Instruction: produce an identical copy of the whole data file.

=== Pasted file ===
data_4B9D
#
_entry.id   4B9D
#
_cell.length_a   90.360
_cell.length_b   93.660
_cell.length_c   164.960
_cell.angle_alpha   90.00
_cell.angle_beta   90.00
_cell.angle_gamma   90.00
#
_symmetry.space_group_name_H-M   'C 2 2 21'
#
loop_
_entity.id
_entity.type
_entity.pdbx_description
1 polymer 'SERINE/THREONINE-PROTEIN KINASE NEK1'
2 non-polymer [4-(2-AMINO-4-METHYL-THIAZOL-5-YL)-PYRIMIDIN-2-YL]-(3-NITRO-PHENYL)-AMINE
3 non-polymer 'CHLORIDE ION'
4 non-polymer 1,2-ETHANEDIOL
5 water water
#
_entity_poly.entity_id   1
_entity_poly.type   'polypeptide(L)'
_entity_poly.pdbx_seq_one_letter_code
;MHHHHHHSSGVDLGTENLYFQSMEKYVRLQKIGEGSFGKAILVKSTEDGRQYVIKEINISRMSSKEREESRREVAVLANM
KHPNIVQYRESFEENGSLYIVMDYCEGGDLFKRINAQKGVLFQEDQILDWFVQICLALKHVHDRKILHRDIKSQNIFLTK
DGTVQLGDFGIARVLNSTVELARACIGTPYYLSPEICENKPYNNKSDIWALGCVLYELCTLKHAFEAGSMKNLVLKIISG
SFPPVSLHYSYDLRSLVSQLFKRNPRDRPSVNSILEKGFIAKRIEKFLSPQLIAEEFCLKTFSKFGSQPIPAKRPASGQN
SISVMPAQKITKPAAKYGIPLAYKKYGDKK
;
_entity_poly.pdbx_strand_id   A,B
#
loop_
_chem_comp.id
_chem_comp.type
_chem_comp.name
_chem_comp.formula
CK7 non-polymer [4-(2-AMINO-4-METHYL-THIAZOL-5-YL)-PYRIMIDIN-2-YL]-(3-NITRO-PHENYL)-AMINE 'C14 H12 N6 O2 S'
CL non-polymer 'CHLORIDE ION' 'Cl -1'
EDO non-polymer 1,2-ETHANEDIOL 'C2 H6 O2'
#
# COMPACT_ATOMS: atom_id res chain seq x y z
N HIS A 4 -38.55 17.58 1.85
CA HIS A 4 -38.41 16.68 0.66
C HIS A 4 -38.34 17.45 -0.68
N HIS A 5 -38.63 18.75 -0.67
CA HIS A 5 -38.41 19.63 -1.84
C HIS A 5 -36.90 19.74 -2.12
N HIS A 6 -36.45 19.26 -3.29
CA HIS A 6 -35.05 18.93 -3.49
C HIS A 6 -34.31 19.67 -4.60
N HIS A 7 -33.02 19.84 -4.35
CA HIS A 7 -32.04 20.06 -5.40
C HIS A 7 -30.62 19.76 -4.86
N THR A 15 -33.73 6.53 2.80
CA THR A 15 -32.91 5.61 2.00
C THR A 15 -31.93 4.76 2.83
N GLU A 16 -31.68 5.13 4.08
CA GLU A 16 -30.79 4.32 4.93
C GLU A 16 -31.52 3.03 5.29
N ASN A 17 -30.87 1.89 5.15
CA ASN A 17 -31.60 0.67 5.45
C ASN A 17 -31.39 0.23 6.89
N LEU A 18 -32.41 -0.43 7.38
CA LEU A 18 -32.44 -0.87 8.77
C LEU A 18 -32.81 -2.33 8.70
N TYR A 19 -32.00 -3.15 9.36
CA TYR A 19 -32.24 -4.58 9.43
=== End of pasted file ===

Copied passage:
data_4B9D
#
_entry.id   4B9D
#
_cell.length_a   90.360
_cell.length_b   93.660
_cell.length_c   164.960
_cell.angle_alpha   90.00
_cell.angle_beta   90.00
_cell.angle_gamma   90.00
#
_symmetry.space_group_name_H-M   'C 2 2 21'
#
loop_
_entity.id
_entity.type
_entity.pdbx_description
1 polymer 'SERINE/THREONINE-PROTEIN KINASE NEK1'
2 non-polymer [4-(2-AMINO-4-METHYL-THIAZOL-5-YL)-PYRIMIDIN-2-YL]-(3-NITRO-PHENYL)-AMINE
3 non-polymer 'CHLORIDE ION'
4 non-polymer 1,2-ETHANEDIOL
5 water water
#
_entity_poly.entity_id   1
_entity_poly.type   'polypeptide(L)'
_entity_poly.pdbx_seq_one_letter_code
;MHHHHHHSSGVDLGTENLYFQSMEKYVRLQKIGEGSFGKAILVKSTEDGRQYVIKEINISRMSSKEREESRREVAVLANM
KHPNIVQYRESFEENGSLYIVMDYCEGGDLFKRINAQKGVLFQEDQILDWFVQICLALKHVHDRKILHRDIKSQNIFLTK
DGTVQLGDFGIARVLNSTVELARACIGTPYYLSPEICENKPYNNKSDIWALGCVLYELCTLKHAFEAGSMKNLVLKIISG
SFPPVSLHYSYDLRSLVSQLFKRNPRDRPSVNSILEKGFIAKRIEKFLSPQLIAEEFCLKTFSKFGSQPIPAKRPASGQN
SISVMPAQKITKPAAKYGIPLAYKKYGDKK
;
_entity_poly.pdbx_strand_id   A,B
#
loop_
_chem_comp.id
_chem_comp.type
_chem_comp.name
_chem_comp.formula
CK7 non-polymer [4-(2-AMINO-4-METHYL-THIAZOL-5-YL)-PYRIMIDIN-2-YL]-(3-NITRO-PHENYL)-AMINE 'C14 H12 N6 O2 S'
CL non-polymer 'CHLORIDE ION' 'Cl -1'
EDO non-polymer 1,2-ETHANEDIOL 'C2 H6 O2'
#
# COMPACT_ATOMS: atom_id res chain seq x y z
N HIS A 4 -38.55 17.58 1.85
CA HIS A 4 -38.41 16.68 0.66
C HIS A 4 -38.34 17.45 -0.68
N HIS A 5 -38.63 18.75 -0.67
CA HIS A 5 -38.41 19.63 -1.84
C HIS A 5 -36.90 19.74 -2.12
N HIS A 6 -36.45 19.26 -3.29
CA HIS A 6 -35.05 18.93 -3.49
C HIS A 6 -34.31 19.67 -4.60
N HIS A 7 -33.02 19.84 -4.35
CA HIS A 7 -32.04 20.06 -5.40
C HIS A 7 -30.62 19.76 -4.86
N THR A 15 -33.73 6.53 2.80
CA THR A 15 -32.91 5.61 2.00
C THR A 15 -31.93 4.76 2.83
N GLU A 16 -31.68 5.13 4.08
CA GLU A 16 -30.79 4.32 4.93
C GLU A 16 -31.52 3.03 5.29
N ASN A 17 -30.87 1.89 5.15
CA ASN A 17 -31.60 0.67 5.45
C ASN A 17 -31.39 0.23 6.89
N LEU A 18 -32.41 -0.43 7.38
CA LEU A 18 -32.44 -0.87 8.77
C LEU A 18 -32.81 -2.33 8.70
N TYR A 19 -32.00 -3.15 9.36
CA TYR A 19 -32.24 -4.58 9.43